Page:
Students to protest ‘classist’ changes outside Sheffield Department for Education offices

Students are planning to protest outside the Department for Education offices in Sheffield to fight government changes to student finances they called “calculated cruelness”.

Thursday, 28th April 2022, 4:09 pm

The Government wants to block people getting a student loan if they do not achieve a minimum C grade in both Maths and English at GCSE level or two E grade A-levels.

It is also proposing that graduates start repaying their student loans when they earn £25,000 per year, rather than the current highest threshold of £27,295 per year, and increase how long graduates repay their loans from 30 years to 40 years.

Larissa Kennedy, National Union of Students UK president, said: “The Government’s changes to student loans are calculated cruelness. These changes will save the highest earners £20,000, whilst new graduates on lower and middle incomes tens of thousands of pounds will pay back thousands more over the course of their careers.

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File photo dated 16/07/08 of university graduates, as new minimum entry requirements for student loans would disproportionately impact pupils from poorer backgrounds and ethnic minorities, new analysis has found. Photo credit should read: Chris Ison/PA Wire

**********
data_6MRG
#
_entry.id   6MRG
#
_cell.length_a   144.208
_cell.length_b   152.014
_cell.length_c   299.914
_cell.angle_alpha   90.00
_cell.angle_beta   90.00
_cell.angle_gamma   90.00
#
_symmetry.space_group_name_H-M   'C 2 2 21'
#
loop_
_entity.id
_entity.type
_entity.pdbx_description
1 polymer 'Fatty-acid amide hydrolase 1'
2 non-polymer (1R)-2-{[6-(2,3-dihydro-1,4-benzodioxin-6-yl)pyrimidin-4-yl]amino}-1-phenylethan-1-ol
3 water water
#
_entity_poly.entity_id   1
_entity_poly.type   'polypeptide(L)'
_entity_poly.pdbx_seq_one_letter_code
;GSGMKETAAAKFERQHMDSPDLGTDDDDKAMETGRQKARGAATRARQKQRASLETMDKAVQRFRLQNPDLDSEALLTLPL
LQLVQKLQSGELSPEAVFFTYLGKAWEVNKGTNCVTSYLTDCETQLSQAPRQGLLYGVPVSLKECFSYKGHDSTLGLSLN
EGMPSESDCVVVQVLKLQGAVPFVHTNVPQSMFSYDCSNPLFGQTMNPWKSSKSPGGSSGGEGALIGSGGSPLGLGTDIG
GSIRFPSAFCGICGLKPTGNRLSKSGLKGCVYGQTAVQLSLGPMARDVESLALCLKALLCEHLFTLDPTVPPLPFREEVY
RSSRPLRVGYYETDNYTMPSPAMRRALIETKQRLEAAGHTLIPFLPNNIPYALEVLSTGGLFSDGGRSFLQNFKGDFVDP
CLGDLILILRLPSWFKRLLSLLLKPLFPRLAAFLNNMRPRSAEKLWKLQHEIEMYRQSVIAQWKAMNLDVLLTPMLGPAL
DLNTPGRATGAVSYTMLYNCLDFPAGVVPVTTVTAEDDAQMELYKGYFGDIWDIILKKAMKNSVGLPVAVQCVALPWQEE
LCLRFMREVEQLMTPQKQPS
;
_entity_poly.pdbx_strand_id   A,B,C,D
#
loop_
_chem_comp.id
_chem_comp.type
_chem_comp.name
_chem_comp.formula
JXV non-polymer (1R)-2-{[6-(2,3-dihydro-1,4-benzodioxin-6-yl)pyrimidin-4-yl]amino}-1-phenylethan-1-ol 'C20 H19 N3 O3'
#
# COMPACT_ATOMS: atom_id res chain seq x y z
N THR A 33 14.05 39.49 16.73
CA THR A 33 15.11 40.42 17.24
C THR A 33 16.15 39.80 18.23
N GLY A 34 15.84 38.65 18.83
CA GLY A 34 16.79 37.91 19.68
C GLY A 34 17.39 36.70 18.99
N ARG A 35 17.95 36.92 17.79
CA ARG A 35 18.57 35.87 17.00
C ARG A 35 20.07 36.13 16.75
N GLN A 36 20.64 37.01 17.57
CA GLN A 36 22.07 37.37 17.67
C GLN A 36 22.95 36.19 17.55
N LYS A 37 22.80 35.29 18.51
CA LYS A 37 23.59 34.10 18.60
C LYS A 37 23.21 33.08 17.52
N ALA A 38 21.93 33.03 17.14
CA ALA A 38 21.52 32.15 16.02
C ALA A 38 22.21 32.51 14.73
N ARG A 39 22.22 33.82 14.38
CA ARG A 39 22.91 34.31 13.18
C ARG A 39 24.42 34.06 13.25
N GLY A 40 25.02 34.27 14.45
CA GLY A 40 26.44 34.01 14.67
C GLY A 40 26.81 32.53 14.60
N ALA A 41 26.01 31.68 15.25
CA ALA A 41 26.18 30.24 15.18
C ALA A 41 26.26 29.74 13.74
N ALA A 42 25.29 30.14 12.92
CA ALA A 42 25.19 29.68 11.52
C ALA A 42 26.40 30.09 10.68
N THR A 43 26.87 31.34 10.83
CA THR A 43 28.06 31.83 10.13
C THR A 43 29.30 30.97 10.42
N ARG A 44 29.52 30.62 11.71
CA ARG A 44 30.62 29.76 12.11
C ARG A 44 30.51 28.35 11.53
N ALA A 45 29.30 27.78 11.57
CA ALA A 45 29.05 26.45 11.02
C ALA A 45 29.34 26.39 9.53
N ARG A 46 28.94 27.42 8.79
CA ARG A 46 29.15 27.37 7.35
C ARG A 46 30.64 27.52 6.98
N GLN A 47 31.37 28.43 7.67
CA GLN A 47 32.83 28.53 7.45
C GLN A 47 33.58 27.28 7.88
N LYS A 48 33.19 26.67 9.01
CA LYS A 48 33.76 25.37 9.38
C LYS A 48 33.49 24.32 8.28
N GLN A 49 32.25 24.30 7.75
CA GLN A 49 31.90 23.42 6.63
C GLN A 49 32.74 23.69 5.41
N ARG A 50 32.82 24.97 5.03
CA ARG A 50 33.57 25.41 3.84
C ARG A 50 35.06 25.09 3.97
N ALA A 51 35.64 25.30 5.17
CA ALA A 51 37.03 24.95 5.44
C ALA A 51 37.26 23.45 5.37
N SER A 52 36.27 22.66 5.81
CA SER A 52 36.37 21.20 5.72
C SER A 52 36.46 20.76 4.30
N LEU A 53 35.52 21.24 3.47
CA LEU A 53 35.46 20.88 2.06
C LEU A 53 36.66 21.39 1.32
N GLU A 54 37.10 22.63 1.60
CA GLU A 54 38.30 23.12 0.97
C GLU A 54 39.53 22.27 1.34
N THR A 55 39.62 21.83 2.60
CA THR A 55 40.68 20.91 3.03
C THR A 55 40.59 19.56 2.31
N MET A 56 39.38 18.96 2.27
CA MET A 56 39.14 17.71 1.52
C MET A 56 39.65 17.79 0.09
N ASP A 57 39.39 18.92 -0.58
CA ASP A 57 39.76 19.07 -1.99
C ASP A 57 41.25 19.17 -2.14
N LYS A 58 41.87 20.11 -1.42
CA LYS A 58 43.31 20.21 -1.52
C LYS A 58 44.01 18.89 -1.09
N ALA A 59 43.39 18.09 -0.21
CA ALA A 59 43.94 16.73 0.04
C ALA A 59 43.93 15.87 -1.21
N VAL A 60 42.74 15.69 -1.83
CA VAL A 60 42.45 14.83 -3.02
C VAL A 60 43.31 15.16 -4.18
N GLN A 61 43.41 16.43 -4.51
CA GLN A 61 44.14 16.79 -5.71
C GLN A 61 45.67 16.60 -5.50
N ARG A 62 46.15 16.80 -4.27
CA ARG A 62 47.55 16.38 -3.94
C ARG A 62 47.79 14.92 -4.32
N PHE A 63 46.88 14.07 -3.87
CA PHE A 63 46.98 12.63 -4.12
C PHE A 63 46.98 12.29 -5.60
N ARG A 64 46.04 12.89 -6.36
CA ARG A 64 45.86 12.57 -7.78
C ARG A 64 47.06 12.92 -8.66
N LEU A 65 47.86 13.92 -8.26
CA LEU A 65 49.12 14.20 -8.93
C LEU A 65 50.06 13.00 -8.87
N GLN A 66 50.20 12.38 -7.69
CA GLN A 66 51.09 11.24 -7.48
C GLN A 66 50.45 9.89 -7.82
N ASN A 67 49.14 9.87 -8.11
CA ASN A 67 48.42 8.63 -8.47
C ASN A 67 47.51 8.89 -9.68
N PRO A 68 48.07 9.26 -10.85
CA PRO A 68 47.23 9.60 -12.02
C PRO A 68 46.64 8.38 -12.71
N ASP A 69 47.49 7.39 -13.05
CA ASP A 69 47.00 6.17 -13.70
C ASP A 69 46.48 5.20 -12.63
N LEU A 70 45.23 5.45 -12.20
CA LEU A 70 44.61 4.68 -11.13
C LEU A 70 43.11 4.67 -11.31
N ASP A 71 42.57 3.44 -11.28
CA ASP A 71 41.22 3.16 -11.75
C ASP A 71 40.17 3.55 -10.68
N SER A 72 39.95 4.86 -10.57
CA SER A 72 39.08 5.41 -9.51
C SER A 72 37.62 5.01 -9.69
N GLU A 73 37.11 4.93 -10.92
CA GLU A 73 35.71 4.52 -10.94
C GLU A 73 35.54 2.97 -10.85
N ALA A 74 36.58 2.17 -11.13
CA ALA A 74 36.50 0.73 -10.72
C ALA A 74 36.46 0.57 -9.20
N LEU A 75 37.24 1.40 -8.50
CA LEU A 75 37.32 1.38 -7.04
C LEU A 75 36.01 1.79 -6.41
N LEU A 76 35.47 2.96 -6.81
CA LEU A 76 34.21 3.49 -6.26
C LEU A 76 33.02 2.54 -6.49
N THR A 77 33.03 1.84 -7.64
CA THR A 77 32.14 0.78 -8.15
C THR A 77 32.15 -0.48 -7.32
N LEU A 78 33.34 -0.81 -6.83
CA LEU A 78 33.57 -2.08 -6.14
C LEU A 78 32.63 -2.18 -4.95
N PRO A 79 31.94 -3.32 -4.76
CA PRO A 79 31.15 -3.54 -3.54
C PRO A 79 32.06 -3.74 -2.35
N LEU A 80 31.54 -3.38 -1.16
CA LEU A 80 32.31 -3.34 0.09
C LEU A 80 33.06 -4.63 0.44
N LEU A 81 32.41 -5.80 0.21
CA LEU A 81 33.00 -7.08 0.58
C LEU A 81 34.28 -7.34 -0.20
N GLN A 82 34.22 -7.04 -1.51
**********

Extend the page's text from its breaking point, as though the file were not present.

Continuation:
“At a time where the cost of living is soaring and real earnings are crashing, for the more vulnerable, these classist changes could be the difference between heating and eating. The minister is saddling young people with unimaginable debt for the next forty years of their lives.

“Their plans to introduce minimum entry requirements are an attack on opportunity. This Government parrots the language of ‘levelling up’ but these proposals are classist, ableist and racist: they cruelly target those from marginalised communities, and seek to gatekeep education.”

The government said the aim of the changes was to “drive up quality of university courses and ensure degrees equip students with the skills they need” as well as make the higher education system “fairer for students and taxpayers”.

Michelle Donelan, higher and further education minister, said: “We are delivering a fairer system for students, graduates and taxpayers as well as future-proofing the student finance system. We are freezing tuition fees and slashing interest rates for new student loan borrowers, making sure that under these terms no-one will pay back more than they have borrowed in real terms.”


Demonstrations will take place across the country outside Department for Education offices.

Protesters will gather outside 2 St Paul’s Place, 125 Norfolk Street, in Sheffield city centre, from 1pm on Tuesday, May 3, ahead of the close of the Government’s consultation on Friday, May 6.

The consultation can be found here: